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Autechre – Quaristice

September 24, 2008

Probably the most noticeable difference between Autechre’s latest LP Quaristice and their back catalog is song length. The electronic superstar duo is still cranking out experimental music, as signified by the complex rhythms, amorphous tones, and colorful aural textures, harkening back to their latter experimental albums such as LP5 and Draft 7.30. The difference is that the songs are significantly smaller, with a few notable exceptions.

These exceptions perhaps reveal a growth in soundmasters Sean Booth and Rob Brown. The first song to break five minutes is Simmm, which sounds much like a Tri Repetae b-side. An abstract but traceable pots-n-pans beat is built upon with very clean cut sounding IDM synthesizers until the latter half of the song kicks in with an assortment of sound experimentation that we would come to expect from more recent Autechre; synthetic sounds vaguely resembling water splashing, Mario going down a green pipe, or metallic pops are the norm for the duo. What makes Simmm particularly interesting is that it develops and ends within the five minute length comfortably. We can only guess, but guess reasonably that if Autechre made this song ten years ago, it would have likely continued on for an additional unnecessary five minutes. This improved awareness of time is applied with great success on some songs, such as Simmm and many of the more off the wall compositions on the album, which are not necessarily bad but do not need to be test driven or worked with for more than the two or three minutes given to them.

However, another thing that makes Quaristice a pretty bold album for Autechre are its ambient pieces, and it is difficult to say whether or not they were subject to deliberate timing decisions. The opening Altibzz is one such ambient song, and is destined to be an electronic classic. Probably the most beautiful piece the group have ever recorded, it shows an impressive amount of restraint with its soft synthesizer melodies that intermingle with one another to form brief and understated harmonies, the result being a mesmerizingly beautiful song that is full of life. The song clocks in at 2:52, and although many listeners could have probably listened to the song for five minutes more without getting tired, its brevity makes the song that much more delicious and fleeting, much like the shortest and sweetest pieces by Warp compatriots Aphex Twin and Boards of Canada.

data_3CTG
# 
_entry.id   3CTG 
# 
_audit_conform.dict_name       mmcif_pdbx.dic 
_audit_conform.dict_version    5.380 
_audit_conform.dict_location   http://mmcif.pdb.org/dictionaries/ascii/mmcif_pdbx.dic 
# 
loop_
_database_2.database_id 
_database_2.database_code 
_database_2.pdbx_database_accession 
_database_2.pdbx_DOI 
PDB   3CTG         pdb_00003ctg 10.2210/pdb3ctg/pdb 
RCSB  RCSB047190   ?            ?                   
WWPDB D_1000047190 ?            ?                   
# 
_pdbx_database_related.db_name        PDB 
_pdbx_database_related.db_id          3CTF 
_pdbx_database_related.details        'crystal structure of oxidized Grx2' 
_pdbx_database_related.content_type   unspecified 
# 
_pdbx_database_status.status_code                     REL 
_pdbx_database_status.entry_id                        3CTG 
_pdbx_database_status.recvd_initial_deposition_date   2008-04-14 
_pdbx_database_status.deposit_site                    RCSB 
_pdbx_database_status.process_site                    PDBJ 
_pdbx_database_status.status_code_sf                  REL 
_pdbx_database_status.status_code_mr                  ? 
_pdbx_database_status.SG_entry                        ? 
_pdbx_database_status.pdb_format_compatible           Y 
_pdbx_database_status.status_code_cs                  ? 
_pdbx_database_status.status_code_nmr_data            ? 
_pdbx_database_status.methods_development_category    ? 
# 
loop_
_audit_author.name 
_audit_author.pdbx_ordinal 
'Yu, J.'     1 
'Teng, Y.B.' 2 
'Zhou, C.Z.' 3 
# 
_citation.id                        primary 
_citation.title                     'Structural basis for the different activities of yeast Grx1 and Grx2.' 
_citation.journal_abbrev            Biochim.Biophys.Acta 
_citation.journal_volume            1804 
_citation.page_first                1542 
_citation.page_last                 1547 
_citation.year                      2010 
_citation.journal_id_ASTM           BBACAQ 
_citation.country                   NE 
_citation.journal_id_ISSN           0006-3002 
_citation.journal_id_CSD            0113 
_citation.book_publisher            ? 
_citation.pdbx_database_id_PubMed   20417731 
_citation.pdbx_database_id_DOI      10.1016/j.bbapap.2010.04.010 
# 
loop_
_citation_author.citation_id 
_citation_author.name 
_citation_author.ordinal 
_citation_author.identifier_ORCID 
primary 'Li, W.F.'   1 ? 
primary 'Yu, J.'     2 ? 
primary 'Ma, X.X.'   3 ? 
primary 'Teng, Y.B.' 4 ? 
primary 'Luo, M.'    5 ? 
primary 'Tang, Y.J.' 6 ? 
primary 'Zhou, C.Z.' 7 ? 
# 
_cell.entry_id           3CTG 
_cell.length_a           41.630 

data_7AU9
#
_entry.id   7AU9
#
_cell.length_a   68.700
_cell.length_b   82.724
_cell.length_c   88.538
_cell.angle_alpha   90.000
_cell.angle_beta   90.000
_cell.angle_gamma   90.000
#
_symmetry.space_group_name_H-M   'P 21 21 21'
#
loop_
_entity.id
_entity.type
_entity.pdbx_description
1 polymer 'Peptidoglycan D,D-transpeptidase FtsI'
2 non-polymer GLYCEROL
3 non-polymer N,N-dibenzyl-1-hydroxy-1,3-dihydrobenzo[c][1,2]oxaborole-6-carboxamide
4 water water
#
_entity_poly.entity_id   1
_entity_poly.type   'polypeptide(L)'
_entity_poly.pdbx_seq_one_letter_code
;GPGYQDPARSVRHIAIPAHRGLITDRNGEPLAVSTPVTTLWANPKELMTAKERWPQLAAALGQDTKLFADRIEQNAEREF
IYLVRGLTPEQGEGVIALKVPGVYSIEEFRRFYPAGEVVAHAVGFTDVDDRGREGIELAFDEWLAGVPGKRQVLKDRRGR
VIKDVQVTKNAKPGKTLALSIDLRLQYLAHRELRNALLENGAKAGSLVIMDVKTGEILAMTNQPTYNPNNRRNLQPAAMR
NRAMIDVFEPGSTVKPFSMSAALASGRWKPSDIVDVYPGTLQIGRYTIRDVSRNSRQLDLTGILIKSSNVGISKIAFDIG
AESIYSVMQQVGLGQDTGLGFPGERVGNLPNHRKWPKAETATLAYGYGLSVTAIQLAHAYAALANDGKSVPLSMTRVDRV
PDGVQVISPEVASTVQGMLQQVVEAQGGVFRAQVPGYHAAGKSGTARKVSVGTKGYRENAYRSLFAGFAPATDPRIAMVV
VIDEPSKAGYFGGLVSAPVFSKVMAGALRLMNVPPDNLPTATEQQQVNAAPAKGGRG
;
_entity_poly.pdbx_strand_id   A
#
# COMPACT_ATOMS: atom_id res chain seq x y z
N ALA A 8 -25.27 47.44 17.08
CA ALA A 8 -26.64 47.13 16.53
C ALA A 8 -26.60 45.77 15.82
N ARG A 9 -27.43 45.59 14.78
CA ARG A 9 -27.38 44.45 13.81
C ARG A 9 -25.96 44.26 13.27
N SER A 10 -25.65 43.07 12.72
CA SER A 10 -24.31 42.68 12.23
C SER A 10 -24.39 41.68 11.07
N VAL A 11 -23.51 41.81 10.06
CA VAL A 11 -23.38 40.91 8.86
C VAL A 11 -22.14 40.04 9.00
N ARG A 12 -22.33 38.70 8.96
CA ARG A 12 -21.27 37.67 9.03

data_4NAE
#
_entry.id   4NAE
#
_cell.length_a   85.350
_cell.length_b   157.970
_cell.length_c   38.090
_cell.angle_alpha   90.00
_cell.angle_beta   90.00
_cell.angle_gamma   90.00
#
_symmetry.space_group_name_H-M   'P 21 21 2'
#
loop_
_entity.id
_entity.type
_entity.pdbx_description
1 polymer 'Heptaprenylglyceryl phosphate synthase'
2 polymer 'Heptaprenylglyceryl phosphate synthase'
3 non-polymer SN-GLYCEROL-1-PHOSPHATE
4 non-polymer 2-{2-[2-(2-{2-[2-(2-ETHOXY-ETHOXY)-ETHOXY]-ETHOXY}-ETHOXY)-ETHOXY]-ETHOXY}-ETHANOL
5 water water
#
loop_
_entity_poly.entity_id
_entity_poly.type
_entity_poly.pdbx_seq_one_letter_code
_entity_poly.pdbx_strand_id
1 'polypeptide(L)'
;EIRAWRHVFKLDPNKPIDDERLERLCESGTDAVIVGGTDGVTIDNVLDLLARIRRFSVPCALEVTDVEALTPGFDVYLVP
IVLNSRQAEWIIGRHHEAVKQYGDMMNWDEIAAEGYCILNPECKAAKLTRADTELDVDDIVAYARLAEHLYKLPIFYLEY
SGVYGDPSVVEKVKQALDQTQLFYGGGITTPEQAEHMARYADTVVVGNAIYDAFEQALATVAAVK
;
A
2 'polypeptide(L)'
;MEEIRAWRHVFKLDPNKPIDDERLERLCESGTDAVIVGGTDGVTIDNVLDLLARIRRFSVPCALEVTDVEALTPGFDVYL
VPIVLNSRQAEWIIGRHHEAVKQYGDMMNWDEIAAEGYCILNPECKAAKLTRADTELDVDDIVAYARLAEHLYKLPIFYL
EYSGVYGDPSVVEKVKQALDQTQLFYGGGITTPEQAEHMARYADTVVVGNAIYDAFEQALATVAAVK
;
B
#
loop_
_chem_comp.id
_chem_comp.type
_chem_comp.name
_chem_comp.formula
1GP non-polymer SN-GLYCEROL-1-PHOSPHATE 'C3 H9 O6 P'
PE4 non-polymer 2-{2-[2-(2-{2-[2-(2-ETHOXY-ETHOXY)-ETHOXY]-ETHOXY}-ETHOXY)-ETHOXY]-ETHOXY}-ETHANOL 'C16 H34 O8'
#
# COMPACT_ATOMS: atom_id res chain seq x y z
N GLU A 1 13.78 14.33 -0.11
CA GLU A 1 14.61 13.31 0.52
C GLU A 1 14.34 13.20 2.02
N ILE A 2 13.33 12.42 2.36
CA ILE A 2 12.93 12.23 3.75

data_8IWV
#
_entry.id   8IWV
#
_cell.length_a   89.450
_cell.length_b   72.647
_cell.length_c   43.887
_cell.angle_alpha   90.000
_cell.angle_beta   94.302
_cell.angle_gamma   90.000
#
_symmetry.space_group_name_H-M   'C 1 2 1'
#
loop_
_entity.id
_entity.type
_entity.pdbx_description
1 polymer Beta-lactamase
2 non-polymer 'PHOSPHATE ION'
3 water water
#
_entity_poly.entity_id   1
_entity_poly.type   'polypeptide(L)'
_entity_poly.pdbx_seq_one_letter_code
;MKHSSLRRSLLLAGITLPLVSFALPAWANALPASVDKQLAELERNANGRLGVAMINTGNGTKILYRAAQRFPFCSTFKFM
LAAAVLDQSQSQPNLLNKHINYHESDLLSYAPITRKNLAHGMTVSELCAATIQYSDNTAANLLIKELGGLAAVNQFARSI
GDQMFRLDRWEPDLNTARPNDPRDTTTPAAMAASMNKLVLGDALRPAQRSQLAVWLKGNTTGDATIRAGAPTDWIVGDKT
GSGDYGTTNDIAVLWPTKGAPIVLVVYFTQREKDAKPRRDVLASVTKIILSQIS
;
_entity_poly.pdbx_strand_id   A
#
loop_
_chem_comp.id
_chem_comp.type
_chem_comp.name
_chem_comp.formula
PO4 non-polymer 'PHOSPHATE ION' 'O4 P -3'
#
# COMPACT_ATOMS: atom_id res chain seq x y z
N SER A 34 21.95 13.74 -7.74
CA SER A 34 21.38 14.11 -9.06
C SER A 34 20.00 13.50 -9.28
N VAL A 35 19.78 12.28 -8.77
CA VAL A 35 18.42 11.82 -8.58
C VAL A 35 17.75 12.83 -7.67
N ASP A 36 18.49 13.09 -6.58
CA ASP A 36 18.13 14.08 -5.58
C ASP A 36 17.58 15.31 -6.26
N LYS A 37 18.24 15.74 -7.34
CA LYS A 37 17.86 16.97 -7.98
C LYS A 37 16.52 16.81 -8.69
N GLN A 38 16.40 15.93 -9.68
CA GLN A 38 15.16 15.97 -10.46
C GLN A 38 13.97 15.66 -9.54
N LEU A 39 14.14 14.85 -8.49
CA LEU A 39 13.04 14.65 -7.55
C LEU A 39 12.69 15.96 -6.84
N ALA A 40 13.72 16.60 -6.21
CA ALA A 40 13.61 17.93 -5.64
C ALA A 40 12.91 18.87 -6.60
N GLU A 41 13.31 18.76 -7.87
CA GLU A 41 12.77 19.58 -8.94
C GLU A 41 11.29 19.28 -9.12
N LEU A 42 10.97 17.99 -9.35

But alternately, we have the opposite side of the spectrum with the less melodic ambient pieces. Of these, Paralel Suns is quite short and both Notwo and Outh9X are very long. The catch is that both seem to work, Paralel Suns being enjoyably brief in contrast to its massive scope, and Notwo being quite long but consistently relaxing, while Outh9X actually does have quite a bit to say and is appropriately the longest song on the album.

But Quaristice is in no way an ambient album. Autechre probably do have it in them to make an ambient album, but Quaristice ends up being fun because of all of the bases it covers, ambient just happening to be the most interesting of them. It is a versatile electronic album, hitting genres as far away from one another as RDJ reminiscent acid house (chenc9), the aforementioned ambient tracks, glitch, and more. But this is Autechre, so a good deal of the tracks are less music than they are experimental organized sound.

It is likely that Quaristice will confuse listeners new to electronic music just as much as Autechre’s previous albums. However, it is still significantly more likely to draw new fans or change the minds of anyone who had their doubts about Autechre, due in part to the band’s new understanding of time management, which is a problem which they have always wrestled with. And because Autechre are still finding new and effective ways to express themselves through electronic music, and are still producing the occasional brilliant cornerstone song to the genre like Altibzz, it has become difficult to deny that they are the future of music, for better or worse.

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Boards of Canada – In A Beautiful Place Out In The Country

September 16, 2008